Catherine Delahunty

Welfare changes: private profit and political posturing

by Catherine Delahunty

Did I miss something?

Did the Prime Minister say he was going to work with the business and community sectors to create jobs at a living wage for the 27 percent of young people with no jobs?

No. But he did promise to privatise the management of youth benefits for profit via a food stamps system and require sole parents to be in training.

This is a great opportunity for private providers to get into what could be called “the human misery industry.”

Organisations will have power over young people’s benefits and will supposedly provide them with magical solutions – but with funding linked to how many people they move off the benefit, there will be perverse incentives to move young people into inappropriate placements so that organisations can make a profit.

This has all made me think about the contrasting tone and approach towards youth unemployment in a small rural centre called Otorohanga.

There, Mayor Dale Williams is actually serious about the need for youth to get jobs and become part of the working community.

Dale and a team of committed people from across the community work with high schools to help place school leavers in appropriate job opportunities, and help the young people stay in a community where they are valued.

He is far more optimistic than we are about the Government calling for outcomes from agencies who will be working for a cash bonus, because he comes from a community that works together.

This morning, I was inspired to hear a young woman who was formerly on the Independent Youth Benefit speak on Radio New Zealand’s Nine to Noon show.

Felicity Perry spoke about treating young people like adults so they can become competent at managing their lives.

She has very legitimate fears that agencies will simply place young people in any kind of training or work to get the cash bonus, even if the placement is totally inappropriate. Judging by what I have learned from my welfare tour of both islands, “tick the box” placement is already the norm at Work and Income.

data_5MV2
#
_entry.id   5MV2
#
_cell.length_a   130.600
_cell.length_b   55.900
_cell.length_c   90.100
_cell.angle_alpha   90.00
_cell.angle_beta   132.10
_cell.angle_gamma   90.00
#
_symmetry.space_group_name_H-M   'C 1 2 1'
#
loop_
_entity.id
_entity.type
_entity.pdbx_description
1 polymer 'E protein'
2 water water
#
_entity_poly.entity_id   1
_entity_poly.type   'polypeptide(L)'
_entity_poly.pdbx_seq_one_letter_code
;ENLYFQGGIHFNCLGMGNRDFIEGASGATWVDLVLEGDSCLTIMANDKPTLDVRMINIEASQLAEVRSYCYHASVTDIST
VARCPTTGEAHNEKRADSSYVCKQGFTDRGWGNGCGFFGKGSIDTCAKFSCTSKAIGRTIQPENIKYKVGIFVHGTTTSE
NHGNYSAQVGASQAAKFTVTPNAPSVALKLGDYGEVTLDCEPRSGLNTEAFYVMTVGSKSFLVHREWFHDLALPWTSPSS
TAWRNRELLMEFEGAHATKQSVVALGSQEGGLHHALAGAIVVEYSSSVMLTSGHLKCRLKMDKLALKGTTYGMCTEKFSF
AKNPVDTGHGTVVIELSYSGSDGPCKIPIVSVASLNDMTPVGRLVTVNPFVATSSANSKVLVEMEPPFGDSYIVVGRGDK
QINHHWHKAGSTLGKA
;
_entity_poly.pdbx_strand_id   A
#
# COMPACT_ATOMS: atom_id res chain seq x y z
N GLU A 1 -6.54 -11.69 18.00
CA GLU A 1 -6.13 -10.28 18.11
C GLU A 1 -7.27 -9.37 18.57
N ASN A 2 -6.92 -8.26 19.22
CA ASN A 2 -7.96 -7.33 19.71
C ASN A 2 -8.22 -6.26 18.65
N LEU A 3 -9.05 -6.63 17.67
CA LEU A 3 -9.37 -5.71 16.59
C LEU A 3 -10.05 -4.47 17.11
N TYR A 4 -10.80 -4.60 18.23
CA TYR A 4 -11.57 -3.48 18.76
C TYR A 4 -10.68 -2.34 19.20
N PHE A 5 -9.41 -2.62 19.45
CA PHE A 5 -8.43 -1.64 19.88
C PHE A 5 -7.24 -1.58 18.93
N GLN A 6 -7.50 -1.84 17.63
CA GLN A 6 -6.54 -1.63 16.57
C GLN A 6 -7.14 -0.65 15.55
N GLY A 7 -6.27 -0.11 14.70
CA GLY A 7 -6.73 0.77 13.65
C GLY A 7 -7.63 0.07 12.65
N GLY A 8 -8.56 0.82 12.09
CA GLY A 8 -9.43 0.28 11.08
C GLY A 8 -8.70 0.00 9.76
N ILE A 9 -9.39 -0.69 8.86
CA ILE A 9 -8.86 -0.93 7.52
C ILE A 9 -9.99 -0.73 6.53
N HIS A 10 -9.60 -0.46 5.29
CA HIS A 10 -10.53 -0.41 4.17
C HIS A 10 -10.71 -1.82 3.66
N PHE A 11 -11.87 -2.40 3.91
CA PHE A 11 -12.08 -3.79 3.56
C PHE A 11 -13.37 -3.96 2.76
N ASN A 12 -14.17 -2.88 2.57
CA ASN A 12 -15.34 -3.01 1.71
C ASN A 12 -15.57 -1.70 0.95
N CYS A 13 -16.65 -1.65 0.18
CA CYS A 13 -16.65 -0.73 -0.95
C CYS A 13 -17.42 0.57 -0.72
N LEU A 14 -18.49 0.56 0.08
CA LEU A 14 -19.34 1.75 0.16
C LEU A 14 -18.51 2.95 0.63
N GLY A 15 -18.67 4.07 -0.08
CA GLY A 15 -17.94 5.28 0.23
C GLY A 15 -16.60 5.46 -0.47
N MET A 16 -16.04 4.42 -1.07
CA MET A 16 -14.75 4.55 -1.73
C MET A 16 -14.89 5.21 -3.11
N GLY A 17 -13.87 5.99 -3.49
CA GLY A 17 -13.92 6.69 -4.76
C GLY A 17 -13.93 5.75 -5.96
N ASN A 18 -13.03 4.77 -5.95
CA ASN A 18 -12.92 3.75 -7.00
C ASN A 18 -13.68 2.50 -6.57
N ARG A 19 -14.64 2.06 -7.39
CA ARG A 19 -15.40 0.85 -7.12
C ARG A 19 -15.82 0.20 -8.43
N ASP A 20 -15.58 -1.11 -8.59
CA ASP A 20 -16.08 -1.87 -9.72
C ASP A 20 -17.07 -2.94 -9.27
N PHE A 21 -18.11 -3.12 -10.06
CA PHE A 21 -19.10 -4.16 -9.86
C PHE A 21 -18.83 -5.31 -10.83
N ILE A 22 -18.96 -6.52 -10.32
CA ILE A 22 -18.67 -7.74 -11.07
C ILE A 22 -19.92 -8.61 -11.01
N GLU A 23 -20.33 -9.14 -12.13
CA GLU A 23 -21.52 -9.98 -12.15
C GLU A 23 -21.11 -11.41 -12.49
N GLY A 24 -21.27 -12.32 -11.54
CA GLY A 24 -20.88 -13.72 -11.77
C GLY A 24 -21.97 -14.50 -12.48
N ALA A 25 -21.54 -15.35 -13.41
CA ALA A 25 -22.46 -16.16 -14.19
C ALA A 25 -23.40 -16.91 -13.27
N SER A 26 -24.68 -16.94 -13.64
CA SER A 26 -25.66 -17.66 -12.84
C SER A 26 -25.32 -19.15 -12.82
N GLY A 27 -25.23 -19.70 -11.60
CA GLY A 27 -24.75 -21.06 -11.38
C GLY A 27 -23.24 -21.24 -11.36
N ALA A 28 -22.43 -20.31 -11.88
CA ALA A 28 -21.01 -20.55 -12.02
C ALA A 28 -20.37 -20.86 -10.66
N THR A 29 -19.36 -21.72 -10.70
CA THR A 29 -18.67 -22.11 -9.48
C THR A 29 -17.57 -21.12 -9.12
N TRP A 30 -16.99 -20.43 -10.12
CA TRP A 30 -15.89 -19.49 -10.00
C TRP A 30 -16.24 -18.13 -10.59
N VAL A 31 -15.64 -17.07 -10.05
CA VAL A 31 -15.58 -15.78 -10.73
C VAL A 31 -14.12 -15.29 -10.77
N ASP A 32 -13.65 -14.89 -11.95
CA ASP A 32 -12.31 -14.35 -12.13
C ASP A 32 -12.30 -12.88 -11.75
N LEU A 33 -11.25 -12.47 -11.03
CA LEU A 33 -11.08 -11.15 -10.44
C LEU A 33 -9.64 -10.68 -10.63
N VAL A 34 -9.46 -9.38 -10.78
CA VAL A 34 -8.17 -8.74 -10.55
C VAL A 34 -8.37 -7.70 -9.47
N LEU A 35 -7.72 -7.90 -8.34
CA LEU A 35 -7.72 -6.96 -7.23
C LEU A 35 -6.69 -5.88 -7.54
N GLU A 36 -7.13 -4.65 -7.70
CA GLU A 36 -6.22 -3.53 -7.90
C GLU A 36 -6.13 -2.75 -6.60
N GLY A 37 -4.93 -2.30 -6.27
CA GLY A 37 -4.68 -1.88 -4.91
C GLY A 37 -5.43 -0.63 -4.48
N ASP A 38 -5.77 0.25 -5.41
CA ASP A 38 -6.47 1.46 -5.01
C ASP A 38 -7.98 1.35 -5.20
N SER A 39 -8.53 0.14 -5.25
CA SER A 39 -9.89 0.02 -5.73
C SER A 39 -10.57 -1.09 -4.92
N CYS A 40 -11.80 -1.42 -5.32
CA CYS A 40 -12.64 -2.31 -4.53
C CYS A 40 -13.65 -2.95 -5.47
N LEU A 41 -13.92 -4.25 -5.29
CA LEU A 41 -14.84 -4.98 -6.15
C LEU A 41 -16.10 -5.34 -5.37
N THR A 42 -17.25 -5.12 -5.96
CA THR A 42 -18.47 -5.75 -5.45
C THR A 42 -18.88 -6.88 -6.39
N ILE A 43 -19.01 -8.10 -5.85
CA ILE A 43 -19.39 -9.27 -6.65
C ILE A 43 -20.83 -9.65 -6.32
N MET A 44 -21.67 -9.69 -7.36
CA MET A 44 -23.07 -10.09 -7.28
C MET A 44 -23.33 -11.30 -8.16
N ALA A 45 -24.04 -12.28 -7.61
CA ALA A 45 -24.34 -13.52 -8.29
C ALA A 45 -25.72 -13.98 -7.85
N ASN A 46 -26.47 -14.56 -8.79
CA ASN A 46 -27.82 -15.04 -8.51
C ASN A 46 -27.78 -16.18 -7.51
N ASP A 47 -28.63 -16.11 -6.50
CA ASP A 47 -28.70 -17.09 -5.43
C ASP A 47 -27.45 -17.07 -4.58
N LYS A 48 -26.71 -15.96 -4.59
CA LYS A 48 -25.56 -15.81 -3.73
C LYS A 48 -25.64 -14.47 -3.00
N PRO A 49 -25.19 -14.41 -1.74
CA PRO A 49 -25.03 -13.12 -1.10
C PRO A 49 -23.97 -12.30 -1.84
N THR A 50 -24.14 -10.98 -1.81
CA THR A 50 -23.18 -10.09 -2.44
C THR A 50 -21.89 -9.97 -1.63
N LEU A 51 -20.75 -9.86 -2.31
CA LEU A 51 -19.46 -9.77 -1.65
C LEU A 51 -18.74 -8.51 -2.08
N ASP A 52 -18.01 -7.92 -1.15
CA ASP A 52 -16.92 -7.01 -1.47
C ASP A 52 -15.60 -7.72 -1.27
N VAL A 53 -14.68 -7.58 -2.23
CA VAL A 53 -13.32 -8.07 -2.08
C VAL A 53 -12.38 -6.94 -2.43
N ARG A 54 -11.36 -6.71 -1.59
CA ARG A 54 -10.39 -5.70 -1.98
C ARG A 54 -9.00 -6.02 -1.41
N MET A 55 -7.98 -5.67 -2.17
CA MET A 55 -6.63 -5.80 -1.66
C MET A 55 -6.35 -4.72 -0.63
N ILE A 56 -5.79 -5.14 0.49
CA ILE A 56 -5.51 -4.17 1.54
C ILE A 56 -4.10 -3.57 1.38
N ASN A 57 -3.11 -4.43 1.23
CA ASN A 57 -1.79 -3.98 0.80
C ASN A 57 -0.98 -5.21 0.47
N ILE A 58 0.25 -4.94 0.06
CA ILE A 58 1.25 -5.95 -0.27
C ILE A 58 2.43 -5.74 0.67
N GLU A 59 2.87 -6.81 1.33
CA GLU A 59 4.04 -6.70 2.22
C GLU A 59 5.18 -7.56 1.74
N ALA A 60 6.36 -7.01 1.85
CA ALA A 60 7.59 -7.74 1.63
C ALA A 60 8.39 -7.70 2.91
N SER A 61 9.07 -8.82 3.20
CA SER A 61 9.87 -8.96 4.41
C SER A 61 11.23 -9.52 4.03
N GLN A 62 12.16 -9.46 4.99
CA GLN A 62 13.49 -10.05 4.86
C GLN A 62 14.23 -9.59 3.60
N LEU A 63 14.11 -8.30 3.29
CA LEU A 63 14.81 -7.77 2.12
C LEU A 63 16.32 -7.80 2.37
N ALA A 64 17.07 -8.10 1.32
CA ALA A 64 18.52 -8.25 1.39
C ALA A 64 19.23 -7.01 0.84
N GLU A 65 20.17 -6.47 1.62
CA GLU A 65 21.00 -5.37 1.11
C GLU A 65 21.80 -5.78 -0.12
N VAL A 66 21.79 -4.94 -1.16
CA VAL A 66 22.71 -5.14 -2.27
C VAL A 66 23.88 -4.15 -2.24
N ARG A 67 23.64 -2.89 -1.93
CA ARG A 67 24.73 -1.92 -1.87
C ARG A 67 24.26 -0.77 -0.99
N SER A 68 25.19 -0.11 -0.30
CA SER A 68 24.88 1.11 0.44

John Key said young sole parents would be required to be in work or training. Because bringing up children isn’t work, is it? Seems like child-rearing is work if you’ve got a husband supporting you, but not if you need state support.

I’d love it if all for young parents had access to Teen Parent Units, but I’m concerned if this policy means separating mothers from their young babies. This could cause serious harm to maternal bonding and breastfeeding outcomes.

A better policy change would be to restore the Training Incentive Allowance to support young parents to study at University. That’s how Paula Bennett got her degree, but she has kicked the ladder out behind her.

In his speech, John Key asked if the numbers on young people without jobs was what the architects of the welfare state had in mind.

We need to remind him that the welfare state was built on three principles: state housing, full employment, and fair benefits for people who needed them. His Government has shown no interest in any of these principles and has now committed to scapegoating instead of job creation.

It’s getting more like David Cameron’s UK Government by the day.